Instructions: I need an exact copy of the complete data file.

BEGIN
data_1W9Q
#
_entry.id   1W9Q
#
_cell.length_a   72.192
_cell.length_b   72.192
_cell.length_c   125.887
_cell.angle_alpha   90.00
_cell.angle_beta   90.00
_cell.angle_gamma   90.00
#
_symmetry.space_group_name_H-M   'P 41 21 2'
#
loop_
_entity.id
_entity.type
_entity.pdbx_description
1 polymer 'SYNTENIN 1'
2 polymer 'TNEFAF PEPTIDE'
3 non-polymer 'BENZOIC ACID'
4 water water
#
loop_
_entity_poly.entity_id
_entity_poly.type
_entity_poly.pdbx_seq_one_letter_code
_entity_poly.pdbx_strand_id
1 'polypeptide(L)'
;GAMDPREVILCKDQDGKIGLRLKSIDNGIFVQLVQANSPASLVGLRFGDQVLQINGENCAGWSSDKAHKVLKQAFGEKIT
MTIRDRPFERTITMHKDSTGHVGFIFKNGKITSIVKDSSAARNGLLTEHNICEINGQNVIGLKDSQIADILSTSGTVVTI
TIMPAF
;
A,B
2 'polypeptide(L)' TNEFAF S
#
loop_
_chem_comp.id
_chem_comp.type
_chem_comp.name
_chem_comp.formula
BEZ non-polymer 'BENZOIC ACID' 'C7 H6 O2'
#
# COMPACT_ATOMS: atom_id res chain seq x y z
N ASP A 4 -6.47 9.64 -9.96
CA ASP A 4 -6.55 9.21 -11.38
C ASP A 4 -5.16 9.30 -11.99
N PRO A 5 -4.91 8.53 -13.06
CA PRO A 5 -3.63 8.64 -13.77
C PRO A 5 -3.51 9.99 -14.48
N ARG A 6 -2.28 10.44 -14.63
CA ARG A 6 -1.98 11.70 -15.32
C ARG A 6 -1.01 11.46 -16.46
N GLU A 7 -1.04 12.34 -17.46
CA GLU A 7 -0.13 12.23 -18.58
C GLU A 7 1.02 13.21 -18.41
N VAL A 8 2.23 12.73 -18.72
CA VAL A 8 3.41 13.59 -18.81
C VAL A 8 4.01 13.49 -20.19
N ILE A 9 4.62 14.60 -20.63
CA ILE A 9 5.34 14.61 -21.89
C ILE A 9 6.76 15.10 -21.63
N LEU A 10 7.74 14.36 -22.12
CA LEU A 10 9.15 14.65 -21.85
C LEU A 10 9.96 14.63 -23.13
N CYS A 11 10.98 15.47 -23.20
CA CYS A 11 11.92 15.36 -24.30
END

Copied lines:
data_1W9Q
#
_entry.id   1W9Q
#
_cell.length_a   72.192
_cell.length_b   72.192
_cell.length_c   125.887
_cell.angle_alpha   90.00
_cell.angle_beta   90.00
_cell.angle_gamma   90.00
#
_symmetry.space_group_name_H-M   'P 41 21 2'
#
loop_
_entity.id
_entity.type
_entity.pdbx_description
1 polymer 'SYNTENIN 1'
2 polymer 'TNEFAF PEPTIDE'
3 non-polymer 'BENZOIC ACID'
4 water water
#
loop_
_entity_poly.entity_id
_entity_poly.type
_entity_poly.pdbx_seq_one_letter_code
_entity_poly.pdbx_strand_id
1 'polypeptide(L)'
;GAMDPREVILCKDQDGKIGLRLKSIDNGIFVQLVQANSPASLVGLRFGDQVLQINGENCAGWSSDKAHKVLKQAFGEKIT
MTIRDRPFERTITMHKDSTGHVGFIFKNGKITSIVKDSSAARNGLLTEHNICEINGQNVIGLKDSQIADILSTSGTVVTI
TIMPAF
;
A,B
2 'polypeptide(L)' TNEFAF S
#
loop_
_chem_comp.id
_chem_comp.type
_chem_comp.name
_chem_comp.formula
BEZ non-polymer 'BENZOIC ACID' 'C7 H6 O2'
#
# COMPACT_ATOMS: atom_id res chain seq x y z
N ASP A 4 -6.47 9.64 -9.96
CA ASP A 4 -6.55 9.21 -11.38
C ASP A 4 -5.16 9.30 -11.99
N PRO A 5 -4.91 8.53 -13.06
CA PRO A 5 -3.63 8.64 -13.77
C PRO A 5 -3.51 9.99 -14.48
N ARG A 6 -2.28 10.44 -14.63
CA ARG A 6 -1.98 11.70 -15.32
C ARG A 6 -1.01 11.46 -16.46
N GLU A 7 -1.04 12.34 -17.46
CA GLU A 7 -0.13 12.23 -18.58
C GLU A 7 1.02 13.21 -18.41
N VAL A 8 2.23 12.73 -18.72
CA VAL A 8 3.41 13.59 -18.81
C VAL A 8 4.01 13.49 -20.19
N ILE A 9 4.62 14.60 -20.63
CA ILE A 9 5.34 14.61 -21.89
C ILE A 9 6.76 15.10 -21.63
N LEU A 10 7.74 14.36 -22.12
CA LEU A 10 9.15 14.65 -21.85
C LEU A 10 9.96 14.63 -23.13
N CYS A 11 10.98 15.47 -23.20
CA CYS A 11 11.92 15.36 -24.30